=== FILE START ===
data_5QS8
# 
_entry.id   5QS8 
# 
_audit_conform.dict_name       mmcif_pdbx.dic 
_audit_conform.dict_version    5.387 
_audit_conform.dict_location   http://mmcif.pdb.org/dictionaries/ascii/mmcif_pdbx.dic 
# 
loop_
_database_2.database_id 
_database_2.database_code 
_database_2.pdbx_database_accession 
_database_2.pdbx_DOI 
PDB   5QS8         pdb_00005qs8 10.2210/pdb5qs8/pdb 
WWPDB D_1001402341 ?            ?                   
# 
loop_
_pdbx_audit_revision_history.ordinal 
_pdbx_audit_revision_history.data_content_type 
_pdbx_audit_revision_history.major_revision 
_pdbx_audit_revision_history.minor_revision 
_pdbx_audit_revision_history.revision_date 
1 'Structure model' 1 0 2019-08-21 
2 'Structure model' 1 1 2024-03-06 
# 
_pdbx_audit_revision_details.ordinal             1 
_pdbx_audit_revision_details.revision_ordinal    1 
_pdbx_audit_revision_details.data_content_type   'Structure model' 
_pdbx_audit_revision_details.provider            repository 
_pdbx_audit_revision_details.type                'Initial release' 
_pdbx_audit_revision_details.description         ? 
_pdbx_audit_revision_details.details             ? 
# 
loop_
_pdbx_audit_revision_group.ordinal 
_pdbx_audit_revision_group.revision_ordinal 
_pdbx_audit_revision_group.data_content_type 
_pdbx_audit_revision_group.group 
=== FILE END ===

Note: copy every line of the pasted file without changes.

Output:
data_5QS8
# 
_entry.id   5QS8 
# 
_audit_conform.dict_name       mmcif_pdbx.dic 
_audit_conform.dict_version    5.387 
_audit_conform.dict_location   http://mmcif.pdb.org/dictionaries/ascii/mmcif_pdbx.dic 
# 
loop_
_database_2.database_id 
_database_2.database_code 
_database_2.pdbx_database_accession 
_database_2.pdbx_DOI 
PDB   5QS8         pdb_00005qs8 10.2210/pdb5qs8/pdb 
WWPDB D_1001402341 ?            ?                   
# 
loop_
_pdbx_audit_revision_history.ordinal 
_pdbx_audit_revision_history.data_content_type 
_pdbx_audit_revision_history.major_revision 
_pdbx_audit_revision_history.minor_revision 
_pdbx_audit_revision_history.revision_date 
1 'Structure model' 1 0 2019-08-21 
2 'Structure model' 1 1 2024-03-06 
# 
_pdbx_audit_revision_details.ordinal             1 
_pdbx_audit_revision_details.revision_ordinal    1 
_pdbx_audit_revision_details.data_content_type   'Structure model' 
_pdbx_audit_revision_details.provider            repository 
_pdbx_audit_revision_details.type                'Initial release' 
_pdbx_audit_revision_details.description         ? 
_pdbx_audit_revision_details.details             ? 
# 
loop_
_pdbx_audit_revision_group.ordinal 
_pdbx_audit_revision_group.revision_ordinal 
_pdbx_audit_revision_group.data_content_type 
_pdbx_audit_revision_group.group 